Dirty woodstove glass? Try dipping a dampened piece of newsprint in the fine white ashes after your fire has died. Whipe it onto the glass in circular motions - it works well if the glass isn't terribly dirty to begin with.
Styrofoam is a plastic that has been whipped up like a milkshake and then cured that way. That’s what makes it light. Like plastic, there are many different formulas for styrofoam. They may contain any combination of styrene, urethane, neoprene or vinyl. For this reason choosing the correct adhesive is not easy. For our tests we used polystyrene which is a composition of styrene, chlorodifluoroethane and ethyl chloride, for those of you who care. The most important things to remember when choosing an adhesive for styrofoam are:
– Never use an adhesive that contains a solvent. It will erode the styrofoam releasing all sorts of toxic fumes.
– Choose adhesives that are suited for not porous materials (remember styrofoams are plastics and plastics are non-porous).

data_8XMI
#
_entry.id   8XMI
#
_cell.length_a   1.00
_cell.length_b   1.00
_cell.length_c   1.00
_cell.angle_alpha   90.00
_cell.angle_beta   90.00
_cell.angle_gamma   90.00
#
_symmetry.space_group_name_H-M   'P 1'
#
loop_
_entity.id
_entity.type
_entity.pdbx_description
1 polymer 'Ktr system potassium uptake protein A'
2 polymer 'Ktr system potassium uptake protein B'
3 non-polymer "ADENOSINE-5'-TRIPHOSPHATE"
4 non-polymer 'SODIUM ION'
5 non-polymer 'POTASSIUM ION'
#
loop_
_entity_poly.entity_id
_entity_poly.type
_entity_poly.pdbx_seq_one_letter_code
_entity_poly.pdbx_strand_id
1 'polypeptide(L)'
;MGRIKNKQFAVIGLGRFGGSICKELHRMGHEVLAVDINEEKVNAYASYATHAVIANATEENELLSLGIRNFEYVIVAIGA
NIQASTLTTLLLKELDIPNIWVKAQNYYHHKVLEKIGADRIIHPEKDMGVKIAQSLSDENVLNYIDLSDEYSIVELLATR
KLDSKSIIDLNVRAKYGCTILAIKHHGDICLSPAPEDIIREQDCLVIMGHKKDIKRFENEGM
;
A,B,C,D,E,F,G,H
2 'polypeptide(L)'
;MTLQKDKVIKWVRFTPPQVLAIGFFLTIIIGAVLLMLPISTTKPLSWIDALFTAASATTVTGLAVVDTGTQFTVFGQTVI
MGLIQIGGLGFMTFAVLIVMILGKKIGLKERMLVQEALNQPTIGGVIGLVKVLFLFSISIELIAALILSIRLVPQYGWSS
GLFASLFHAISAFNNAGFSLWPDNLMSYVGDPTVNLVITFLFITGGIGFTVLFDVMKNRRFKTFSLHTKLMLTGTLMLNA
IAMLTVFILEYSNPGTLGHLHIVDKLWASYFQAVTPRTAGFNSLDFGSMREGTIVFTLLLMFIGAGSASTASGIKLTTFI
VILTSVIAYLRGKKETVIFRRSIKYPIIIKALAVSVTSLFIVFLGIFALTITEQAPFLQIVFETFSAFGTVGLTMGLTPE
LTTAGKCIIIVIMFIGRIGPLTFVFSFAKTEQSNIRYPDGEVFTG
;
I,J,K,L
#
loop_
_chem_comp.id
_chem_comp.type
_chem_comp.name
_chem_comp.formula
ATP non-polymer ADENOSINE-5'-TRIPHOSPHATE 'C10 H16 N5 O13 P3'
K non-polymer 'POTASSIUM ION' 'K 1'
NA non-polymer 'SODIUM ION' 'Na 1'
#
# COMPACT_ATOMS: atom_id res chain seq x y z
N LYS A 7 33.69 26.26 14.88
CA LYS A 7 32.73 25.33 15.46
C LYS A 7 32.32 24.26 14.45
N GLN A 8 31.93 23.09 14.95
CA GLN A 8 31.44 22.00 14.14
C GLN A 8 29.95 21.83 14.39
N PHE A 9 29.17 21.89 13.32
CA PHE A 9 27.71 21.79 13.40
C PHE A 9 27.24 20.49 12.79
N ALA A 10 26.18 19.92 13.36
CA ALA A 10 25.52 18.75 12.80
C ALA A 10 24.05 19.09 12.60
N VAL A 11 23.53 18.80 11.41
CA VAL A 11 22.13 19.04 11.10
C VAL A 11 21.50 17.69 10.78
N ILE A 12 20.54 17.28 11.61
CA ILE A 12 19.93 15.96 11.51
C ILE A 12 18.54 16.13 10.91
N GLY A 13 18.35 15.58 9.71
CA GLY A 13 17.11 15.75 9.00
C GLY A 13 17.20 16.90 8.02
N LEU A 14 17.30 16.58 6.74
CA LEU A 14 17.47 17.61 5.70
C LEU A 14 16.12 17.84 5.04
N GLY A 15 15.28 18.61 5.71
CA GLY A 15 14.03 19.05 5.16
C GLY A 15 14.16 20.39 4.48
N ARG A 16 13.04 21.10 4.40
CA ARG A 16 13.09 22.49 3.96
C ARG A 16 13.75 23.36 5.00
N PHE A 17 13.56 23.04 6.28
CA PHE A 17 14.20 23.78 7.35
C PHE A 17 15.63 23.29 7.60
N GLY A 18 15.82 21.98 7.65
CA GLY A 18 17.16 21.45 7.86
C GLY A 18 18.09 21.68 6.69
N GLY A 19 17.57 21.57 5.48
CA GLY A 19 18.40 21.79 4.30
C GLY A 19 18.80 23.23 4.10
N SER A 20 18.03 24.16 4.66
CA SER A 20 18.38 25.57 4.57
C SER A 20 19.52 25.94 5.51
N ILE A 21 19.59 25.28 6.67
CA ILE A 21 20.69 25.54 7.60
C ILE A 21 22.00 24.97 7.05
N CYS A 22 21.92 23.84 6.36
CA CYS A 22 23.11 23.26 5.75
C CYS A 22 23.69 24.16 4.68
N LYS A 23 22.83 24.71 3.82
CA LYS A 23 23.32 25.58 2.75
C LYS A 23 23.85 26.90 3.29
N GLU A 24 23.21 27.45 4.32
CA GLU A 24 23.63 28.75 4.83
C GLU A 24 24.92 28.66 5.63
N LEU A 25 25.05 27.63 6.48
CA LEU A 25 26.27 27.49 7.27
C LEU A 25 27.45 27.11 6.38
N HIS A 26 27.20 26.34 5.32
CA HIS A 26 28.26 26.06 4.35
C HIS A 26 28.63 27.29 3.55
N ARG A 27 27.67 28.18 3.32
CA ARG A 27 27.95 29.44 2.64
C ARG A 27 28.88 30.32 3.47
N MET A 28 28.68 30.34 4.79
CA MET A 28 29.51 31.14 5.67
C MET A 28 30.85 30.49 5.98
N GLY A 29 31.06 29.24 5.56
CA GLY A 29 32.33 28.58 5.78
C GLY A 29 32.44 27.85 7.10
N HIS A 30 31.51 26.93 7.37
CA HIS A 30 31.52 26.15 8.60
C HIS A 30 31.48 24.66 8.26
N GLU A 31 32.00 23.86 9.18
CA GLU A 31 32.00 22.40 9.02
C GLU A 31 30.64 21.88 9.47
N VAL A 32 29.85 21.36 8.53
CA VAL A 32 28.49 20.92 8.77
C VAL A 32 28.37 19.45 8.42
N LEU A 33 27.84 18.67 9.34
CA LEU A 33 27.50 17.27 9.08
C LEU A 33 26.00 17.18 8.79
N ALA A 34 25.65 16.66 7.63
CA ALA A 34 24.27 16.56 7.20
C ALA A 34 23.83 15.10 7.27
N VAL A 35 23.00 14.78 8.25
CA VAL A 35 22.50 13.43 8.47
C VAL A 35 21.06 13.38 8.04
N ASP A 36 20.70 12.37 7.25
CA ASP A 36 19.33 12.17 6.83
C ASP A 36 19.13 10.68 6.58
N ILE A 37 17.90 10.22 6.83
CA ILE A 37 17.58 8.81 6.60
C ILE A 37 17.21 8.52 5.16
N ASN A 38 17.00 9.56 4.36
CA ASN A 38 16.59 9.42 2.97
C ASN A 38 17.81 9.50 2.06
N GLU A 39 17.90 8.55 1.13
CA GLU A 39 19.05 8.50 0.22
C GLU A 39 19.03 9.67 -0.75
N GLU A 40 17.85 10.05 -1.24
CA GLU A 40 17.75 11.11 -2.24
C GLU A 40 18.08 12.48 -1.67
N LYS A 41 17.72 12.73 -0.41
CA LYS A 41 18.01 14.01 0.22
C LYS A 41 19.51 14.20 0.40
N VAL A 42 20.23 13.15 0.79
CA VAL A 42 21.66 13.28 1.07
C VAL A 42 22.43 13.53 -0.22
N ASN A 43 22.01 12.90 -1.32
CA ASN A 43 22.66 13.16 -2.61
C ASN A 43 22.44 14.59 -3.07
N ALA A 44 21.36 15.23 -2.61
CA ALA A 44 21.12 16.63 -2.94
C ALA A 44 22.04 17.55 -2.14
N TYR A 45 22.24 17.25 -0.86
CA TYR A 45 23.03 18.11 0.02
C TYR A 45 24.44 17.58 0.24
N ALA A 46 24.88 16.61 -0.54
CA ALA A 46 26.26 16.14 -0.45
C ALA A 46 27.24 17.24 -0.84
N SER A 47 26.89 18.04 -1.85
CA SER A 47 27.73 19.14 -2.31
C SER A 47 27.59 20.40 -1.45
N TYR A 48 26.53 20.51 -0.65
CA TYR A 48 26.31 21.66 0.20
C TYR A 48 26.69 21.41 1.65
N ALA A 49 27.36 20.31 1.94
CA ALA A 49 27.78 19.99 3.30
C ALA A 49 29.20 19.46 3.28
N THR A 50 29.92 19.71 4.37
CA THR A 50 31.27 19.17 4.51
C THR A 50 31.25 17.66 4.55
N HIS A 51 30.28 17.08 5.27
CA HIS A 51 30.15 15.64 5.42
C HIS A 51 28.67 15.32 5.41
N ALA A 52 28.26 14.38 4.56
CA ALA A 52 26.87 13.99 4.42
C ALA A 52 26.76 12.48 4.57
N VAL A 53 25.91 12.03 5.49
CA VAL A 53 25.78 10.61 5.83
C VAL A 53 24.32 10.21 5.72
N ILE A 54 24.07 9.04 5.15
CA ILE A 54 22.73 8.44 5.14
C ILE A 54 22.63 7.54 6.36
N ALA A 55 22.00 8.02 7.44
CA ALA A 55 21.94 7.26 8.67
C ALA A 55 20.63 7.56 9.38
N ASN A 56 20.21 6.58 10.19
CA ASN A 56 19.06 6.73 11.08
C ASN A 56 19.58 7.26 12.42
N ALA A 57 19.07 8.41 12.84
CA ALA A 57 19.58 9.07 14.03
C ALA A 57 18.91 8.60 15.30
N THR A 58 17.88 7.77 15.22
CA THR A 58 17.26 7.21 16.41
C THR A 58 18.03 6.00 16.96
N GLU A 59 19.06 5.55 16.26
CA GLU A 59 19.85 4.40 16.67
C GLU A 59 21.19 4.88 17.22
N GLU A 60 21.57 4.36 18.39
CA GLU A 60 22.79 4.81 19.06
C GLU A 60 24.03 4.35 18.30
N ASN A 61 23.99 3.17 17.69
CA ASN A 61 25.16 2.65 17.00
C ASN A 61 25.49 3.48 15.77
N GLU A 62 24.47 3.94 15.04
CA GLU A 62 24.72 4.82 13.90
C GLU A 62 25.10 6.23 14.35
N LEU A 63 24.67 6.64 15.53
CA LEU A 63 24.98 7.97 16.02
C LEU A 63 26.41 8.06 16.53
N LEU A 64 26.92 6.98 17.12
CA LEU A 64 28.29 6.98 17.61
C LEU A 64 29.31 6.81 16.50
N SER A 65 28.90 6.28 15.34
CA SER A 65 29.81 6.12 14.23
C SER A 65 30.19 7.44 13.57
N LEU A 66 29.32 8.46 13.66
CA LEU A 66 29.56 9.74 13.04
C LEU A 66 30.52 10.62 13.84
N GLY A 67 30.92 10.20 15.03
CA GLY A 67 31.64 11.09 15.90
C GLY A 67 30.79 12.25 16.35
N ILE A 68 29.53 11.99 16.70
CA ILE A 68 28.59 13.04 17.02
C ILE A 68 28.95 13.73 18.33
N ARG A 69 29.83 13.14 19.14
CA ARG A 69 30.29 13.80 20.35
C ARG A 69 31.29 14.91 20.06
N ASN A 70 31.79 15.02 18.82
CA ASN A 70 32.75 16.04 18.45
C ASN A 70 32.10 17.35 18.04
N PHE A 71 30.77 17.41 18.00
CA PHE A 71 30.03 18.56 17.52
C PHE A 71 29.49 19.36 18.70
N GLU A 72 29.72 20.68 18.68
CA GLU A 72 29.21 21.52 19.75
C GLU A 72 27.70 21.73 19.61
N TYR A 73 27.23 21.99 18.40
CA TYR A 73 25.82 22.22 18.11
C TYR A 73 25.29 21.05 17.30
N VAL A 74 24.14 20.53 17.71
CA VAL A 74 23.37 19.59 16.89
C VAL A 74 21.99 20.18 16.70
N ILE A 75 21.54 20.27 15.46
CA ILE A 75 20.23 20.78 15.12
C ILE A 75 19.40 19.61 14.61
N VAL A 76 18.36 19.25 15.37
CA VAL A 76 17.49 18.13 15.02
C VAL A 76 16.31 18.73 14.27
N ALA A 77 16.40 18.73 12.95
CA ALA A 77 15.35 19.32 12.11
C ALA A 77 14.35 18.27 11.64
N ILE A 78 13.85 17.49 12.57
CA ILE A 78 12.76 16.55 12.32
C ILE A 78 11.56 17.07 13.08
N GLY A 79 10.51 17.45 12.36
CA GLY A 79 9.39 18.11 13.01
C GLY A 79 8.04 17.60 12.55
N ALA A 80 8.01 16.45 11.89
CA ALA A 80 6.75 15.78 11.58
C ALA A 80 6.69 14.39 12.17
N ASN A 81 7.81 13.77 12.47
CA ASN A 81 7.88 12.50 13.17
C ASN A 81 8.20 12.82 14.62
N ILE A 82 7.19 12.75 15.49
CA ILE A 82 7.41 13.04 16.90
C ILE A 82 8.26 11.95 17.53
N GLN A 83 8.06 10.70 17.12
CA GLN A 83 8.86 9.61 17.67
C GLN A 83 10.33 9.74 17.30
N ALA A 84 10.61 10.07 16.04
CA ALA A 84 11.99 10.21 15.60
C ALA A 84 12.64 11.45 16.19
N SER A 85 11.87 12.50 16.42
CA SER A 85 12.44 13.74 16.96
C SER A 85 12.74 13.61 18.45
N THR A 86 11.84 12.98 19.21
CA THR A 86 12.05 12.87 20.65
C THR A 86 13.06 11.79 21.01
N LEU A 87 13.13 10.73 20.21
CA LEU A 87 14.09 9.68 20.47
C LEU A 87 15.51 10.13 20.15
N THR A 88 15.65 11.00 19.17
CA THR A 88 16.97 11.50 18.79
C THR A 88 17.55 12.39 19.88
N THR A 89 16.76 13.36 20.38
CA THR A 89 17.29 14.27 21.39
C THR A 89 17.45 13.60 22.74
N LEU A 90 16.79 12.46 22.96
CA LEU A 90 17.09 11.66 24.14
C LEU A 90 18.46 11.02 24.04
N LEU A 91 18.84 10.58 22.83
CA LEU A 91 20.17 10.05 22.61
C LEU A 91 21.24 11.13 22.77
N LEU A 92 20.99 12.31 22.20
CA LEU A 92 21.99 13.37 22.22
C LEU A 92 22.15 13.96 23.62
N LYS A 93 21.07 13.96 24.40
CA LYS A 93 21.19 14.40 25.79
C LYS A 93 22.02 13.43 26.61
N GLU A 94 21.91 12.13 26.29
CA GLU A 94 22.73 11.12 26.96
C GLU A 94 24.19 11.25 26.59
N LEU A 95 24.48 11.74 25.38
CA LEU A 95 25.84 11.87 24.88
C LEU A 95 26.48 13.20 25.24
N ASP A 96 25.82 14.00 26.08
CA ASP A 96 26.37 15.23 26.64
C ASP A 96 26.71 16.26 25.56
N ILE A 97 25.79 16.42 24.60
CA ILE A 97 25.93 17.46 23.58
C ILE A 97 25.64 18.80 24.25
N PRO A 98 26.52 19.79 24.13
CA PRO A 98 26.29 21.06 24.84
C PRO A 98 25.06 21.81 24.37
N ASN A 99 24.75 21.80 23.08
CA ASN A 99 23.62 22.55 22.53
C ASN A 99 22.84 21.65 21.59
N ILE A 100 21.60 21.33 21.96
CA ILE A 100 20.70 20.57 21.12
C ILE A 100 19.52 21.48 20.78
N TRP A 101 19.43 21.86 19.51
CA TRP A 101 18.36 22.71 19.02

– Never use hot glue directly on to styrofoam. There are some cases when hot glue is an appropriate adhesive, but it should be applied to the material you are bonding the styrofoam to and left to cool a few seconds before contacting the styrofoam. The glue will get lost in the hole that it has burned, and burning plastics releases toxic fumes.
– Remember, a glue is only as strong as the weakest material in the union. Styrofoam is easily broken and has very little tensile strength. In our tests, if the styrofoam broke before the bond, the glue was considered strong enough.